On of my favorite places on earth is Petershams Nursery. It is outside of London. One takes a bus out to Richmond, then walks till the nursery sign painted on the side of a building becomes visible. Follow the arrow down the alleyway and then walk toward an open field. Their is a wide drive filled with various farm vehicles and finally the gates open to Petershams. Inside are glass housed filled with plants, and enormous garden center with the glorious and the mundane. In the very back is an old greenhouse and when the sun hits the glass panes, there old loamy funk of a greenhouse seeps in.
In that old greenhouse are tables and chairs and some really wonderful food. The chef who got the ball rolling at Petershams was Skye Gyngell. At the beginning, she brought her own pots and pans every day. Soon a tiny kitchen was added in an old brick room behind the greenhouse and before long, the nursery was a dinning destination. Alas, with all this fame came what every chef wants, a Micheline star, but the star proved to be the demise of Gyngell. Some diners felt the star meant valet parking, white tablecloths and well, a floor. Sadly, she left and new chef came.
Back in London, n the same vein of glorious simple cooking, Ruth Rogers and Rose Gray presided over The River Cafe, another food destination and starting point for many an illustrious English cooking career. Which brings us to today's cookbook, Kitchen Memories, by Lucy Boyd. Lucy Boyd is Rose Gray's daughter. After spending many years in the kitchen at The River Cafe, and many more at home cooking with her mother and family, Boyd went on to become the gardener at Petershams Nursery, growing the vegetables that graced Skye Gyngell's menus. If Gyngell wanted to try something, Boyd grew it for her. This wasn't farm-to-table eating this was literally table-IN-the farm eating and it couldn't be better.
It is clear that Boyd did not fall far from the tree. Her recipes are inviting, simple and about all else delicious. This simple chicken dish will leave you wanting more.
Lemony Chicken with Fresh Coriander
20g fresh root ginger, peeled and chopped into small chunks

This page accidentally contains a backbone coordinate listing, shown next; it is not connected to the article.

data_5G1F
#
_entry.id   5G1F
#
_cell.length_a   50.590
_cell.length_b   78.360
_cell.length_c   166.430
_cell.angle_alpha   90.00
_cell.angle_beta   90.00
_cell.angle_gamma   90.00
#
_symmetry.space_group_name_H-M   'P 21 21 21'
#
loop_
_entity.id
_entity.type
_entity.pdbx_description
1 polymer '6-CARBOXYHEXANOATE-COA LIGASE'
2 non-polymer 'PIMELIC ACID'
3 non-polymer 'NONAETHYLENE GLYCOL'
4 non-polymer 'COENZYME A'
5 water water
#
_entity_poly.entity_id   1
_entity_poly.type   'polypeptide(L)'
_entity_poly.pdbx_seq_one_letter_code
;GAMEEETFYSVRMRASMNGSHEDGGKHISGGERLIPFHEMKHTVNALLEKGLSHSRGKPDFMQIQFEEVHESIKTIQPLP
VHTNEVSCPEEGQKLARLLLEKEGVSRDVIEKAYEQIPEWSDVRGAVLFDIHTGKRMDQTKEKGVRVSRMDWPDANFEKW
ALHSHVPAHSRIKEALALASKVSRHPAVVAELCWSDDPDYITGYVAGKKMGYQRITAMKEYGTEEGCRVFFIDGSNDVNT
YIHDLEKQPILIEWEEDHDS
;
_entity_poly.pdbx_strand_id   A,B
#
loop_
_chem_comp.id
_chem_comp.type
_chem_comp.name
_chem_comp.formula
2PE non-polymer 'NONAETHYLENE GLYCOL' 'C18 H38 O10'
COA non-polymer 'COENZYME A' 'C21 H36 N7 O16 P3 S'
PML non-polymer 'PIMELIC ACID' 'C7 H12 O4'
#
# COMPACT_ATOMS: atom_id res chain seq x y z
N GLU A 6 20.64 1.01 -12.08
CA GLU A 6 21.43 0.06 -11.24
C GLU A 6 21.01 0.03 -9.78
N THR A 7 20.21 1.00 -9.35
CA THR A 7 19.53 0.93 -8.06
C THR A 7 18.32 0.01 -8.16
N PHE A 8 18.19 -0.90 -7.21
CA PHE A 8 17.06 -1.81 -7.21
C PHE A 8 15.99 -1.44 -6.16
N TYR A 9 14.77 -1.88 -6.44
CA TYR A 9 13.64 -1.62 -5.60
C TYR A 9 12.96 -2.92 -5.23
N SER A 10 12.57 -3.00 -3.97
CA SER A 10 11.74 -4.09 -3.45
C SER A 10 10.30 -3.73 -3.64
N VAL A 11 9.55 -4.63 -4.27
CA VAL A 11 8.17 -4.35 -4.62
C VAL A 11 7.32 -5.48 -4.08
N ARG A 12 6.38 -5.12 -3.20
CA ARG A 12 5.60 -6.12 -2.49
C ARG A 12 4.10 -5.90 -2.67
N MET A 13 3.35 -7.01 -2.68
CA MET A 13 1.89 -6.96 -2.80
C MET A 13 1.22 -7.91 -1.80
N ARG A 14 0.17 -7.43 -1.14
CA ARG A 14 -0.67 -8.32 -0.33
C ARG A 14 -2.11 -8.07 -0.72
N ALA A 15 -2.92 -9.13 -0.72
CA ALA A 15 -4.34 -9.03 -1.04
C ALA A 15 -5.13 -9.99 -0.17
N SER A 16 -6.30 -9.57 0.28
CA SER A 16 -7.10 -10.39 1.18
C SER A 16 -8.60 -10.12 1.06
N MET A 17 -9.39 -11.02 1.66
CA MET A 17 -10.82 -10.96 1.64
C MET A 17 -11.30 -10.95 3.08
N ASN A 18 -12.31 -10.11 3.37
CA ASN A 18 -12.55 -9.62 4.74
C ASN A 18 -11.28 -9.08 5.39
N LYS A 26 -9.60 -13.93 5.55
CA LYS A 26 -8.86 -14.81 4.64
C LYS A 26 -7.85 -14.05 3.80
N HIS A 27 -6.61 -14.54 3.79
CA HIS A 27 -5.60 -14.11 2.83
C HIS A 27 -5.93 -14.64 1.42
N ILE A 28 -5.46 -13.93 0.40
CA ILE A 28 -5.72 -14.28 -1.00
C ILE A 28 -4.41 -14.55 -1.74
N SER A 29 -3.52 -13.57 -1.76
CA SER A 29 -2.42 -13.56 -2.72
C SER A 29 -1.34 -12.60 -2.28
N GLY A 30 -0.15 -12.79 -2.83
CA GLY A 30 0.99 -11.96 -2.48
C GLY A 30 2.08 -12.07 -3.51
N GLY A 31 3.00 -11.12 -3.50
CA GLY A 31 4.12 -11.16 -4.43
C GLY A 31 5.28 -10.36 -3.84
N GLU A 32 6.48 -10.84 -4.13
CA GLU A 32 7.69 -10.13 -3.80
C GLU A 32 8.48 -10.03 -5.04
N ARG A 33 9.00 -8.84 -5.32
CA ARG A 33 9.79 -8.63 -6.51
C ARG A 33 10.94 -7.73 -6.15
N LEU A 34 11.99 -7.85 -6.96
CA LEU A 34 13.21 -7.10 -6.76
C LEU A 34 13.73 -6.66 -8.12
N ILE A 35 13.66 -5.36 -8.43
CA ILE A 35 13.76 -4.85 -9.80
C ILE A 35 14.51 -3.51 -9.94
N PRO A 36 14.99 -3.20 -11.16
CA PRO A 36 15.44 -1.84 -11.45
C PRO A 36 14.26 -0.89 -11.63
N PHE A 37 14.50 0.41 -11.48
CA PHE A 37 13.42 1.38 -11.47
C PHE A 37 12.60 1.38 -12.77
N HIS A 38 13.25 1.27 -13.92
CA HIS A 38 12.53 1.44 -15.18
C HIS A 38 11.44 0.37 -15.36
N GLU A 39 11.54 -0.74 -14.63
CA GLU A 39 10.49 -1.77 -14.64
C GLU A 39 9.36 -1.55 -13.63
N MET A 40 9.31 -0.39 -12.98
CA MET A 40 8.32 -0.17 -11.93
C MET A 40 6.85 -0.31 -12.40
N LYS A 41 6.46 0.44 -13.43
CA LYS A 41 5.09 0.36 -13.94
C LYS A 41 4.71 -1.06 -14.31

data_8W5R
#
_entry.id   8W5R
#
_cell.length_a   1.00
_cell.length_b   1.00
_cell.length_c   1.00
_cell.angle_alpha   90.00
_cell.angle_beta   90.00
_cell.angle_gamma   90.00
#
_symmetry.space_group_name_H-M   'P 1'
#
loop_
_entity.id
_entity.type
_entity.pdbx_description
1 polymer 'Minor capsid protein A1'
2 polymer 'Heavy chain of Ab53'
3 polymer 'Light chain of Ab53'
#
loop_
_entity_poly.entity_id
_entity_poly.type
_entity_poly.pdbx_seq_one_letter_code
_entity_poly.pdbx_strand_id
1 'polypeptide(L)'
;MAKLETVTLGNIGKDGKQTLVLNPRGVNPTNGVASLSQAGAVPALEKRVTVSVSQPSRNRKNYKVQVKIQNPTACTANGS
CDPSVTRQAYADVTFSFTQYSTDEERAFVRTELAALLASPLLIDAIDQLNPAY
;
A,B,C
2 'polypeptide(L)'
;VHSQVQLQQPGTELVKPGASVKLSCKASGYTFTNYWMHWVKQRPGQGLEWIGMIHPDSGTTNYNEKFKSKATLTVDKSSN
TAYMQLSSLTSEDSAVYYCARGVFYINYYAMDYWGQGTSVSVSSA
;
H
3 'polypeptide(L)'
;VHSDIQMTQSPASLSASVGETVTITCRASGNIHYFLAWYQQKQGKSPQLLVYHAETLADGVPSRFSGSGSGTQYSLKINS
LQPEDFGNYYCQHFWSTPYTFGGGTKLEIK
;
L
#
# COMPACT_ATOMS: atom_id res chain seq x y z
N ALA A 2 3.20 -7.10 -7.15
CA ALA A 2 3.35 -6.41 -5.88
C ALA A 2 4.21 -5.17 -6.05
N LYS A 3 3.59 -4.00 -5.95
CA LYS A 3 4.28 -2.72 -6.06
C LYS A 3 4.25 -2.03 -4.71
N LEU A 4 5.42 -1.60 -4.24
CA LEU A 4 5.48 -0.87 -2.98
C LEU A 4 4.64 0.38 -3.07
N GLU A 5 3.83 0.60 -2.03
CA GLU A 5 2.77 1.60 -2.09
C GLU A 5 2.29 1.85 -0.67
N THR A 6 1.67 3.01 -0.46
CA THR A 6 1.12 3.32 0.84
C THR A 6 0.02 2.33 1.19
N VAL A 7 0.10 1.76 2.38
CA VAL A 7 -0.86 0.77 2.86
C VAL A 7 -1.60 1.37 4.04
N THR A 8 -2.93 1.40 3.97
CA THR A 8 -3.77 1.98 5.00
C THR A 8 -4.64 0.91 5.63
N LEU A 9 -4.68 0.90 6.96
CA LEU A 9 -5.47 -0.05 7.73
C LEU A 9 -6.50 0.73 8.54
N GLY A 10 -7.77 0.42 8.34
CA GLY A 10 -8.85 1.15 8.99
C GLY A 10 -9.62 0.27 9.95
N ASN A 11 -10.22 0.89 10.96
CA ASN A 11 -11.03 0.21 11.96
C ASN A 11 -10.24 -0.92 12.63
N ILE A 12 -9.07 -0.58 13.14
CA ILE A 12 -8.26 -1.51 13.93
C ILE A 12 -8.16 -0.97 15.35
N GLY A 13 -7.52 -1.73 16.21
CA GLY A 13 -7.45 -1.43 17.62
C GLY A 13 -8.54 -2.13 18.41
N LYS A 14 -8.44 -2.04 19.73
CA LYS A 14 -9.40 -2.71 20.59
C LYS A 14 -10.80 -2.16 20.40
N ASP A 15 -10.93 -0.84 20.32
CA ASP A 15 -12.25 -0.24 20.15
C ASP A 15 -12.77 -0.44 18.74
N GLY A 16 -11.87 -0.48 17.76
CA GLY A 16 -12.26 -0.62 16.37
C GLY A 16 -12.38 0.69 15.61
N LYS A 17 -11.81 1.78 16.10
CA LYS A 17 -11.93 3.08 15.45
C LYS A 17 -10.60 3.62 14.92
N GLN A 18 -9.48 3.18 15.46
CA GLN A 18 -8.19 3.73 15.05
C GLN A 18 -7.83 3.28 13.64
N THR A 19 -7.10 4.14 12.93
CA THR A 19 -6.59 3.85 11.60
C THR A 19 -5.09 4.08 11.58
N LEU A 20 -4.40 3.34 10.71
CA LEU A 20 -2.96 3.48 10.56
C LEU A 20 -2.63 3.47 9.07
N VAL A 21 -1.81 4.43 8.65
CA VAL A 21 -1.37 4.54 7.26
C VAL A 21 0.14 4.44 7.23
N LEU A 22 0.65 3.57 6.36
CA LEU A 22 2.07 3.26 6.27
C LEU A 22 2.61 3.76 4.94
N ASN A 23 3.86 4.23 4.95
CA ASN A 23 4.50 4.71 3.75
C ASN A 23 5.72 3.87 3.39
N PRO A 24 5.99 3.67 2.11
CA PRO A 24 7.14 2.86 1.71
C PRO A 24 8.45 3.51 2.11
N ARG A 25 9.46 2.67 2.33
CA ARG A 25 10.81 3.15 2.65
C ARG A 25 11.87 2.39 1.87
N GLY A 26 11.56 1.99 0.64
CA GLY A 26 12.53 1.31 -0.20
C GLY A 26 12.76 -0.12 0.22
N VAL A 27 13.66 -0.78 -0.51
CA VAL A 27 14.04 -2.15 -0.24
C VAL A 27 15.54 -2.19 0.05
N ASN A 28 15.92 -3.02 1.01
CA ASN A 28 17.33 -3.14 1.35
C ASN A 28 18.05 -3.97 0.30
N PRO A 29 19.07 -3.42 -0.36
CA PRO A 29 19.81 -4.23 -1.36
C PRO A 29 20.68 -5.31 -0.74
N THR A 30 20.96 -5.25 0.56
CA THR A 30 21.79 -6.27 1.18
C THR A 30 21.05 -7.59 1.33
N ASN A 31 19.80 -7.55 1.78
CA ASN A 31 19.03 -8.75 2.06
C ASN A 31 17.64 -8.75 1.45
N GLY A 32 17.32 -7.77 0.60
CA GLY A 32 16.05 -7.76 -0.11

3 cloves of garlic, peeled ¼ tsp ground turmeric
2 tsp coriander seeds
2 tsp cumin seeds
¼ tsp cayenne pepper
1 medium-size chicken, jointed into its various parts (the butcher will do this for you)
3 tbsp olive oil
juice of 1½ lemons
1 fresh green chilli, stalk removed, then finely chopped (deseed if you prefer it less hot)
1 small bunch of fresh coriander, leaves picked from their stems, washed, dried and finely chopped
sea salt and black pepper
Put the ginger in the food processor with two to three tablespoons of water and blend to a paste.
Put the garlic, turmeric, coriander, cumin and cayenne pepper in a pestle and mortar and pound together.
Season the chicken pieces well all over with salt and pepper.
Heat a drizzle of the olive oil in a shallow, heavy-based pan, add the chicken pieces and brown them on all sides -- it may be easier to brown them in batches if your pan is too small to to fit them without overlapping. Using a slotted spoon, transfer the chicken to a bowl.
Put the garlic and spice mixture into the still-hot pan (you may need to add a little more oil) and stir to release their flavours. Add the ginger and chopped chilli and stir-fry for a minute or so. Add the chicken pieces and any juices that have been released, then add 8 tablespoons of water and the lemon juice. Stir, then turn up the heat and bring to a boil, cover with a tight-fitting lid and turn the heat right down to a gentle simmer. Cook for 15 minutes until the chicken is tender and cooked through. Remove the lid and scatter the chopped coriander over the top. Serve with spiced basmati rice.
You may not have a gardener or a greenhouse, but get yourself a nice pot of coriander (or cilantro as we Yanks call it) and set it in the window. Then you will be ready for this lemony chicken.